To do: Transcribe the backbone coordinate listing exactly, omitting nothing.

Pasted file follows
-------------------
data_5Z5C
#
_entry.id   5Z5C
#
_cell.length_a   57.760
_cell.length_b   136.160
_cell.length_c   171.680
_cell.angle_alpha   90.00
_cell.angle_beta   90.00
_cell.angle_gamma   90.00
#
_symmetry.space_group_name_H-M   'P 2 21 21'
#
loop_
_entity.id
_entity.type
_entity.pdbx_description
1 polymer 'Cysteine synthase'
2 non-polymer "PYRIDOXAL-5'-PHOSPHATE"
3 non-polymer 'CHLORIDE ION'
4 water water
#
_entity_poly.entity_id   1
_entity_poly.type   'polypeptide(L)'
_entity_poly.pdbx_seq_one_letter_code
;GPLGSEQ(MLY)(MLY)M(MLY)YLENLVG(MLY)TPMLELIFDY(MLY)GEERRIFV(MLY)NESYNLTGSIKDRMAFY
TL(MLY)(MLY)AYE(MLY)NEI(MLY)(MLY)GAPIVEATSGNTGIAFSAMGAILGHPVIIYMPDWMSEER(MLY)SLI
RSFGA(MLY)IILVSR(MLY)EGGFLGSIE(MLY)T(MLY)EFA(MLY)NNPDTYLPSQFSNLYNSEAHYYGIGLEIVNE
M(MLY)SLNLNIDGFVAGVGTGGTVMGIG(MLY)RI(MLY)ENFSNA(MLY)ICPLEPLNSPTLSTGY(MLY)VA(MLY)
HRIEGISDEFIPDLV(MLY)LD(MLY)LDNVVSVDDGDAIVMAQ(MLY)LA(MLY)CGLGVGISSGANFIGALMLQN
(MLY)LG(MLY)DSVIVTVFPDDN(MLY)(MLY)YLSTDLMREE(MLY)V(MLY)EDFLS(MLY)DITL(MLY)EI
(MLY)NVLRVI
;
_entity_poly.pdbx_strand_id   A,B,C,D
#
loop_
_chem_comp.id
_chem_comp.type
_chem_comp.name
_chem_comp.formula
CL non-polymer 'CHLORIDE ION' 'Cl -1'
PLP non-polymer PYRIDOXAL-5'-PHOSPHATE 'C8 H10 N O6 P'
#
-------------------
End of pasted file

data_5Z5C
#
_entry.id   5Z5C
#
_cell.length_a   57.760
_cell.length_b   136.160
_cell.length_c   171.680
_cell.angle_alpha   90.00
_cell.angle_beta   90.00
_cell.angle_gamma   90.00
#
_symmetry.space_group_name_H-M   'P 2 21 21'
#
loop_
_entity.id
_entity.type
_entity.pdbx_description
1 polymer 'Cysteine synthase'
2 non-polymer "PYRIDOXAL-5'-PHOSPHATE"
3 non-polymer 'CHLORIDE ION'
4 water water
#
_entity_poly.entity_id   1
_entity_poly.type   'polypeptide(L)'
_entity_poly.pdbx_seq_one_letter_code
;GPLGSEQ(MLY)(MLY)M(MLY)YLENLVG(MLY)TPMLELIFDY(MLY)GEERRIFV(MLY)NESYNLTGSIKDRMAFY
TL(MLY)(MLY)AYE(MLY)NEI(MLY)(MLY)GAPIVEATSGNTGIAFSAMGAILGHPVIIYMPDWMSEER(MLY)SLI
RSFGA(MLY)IILVSR(MLY)EGGFLGSIE(MLY)T(MLY)EFA(MLY)NNPDTYLPSQFSNLYNSEAHYYGIGLEIVNE
M(MLY)SLNLNIDGFVAGVGTGGTVMGIG(MLY)RI(MLY)ENFSNA(MLY)ICPLEPLNSPTLSTGY(MLY)VA(MLY)
HRIEGISDEFIPDLV(MLY)LD(MLY)LDNVVSVDDGDAIVMAQ(MLY)LA(MLY)CGLGVGISSGANFIGALMLQN
(MLY)LG(MLY)DSVIVTVFPDDN(MLY)(MLY)YLSTDLMREE(MLY)V(MLY)EDFLS(MLY)DITL(MLY)EI
(MLY)NVLRVI
;
_entity_poly.pdbx_strand_id   A,B,C,D
#
loop_
_chem_comp.id
_chem_comp.type
_chem_comp.name
_chem_comp.formula
CL non-polymer 'CHLORIDE ION' 'Cl -1'
PLP non-polymer PYRIDOXAL-5'-PHOSPHATE 'C8 H10 N O6 P'
#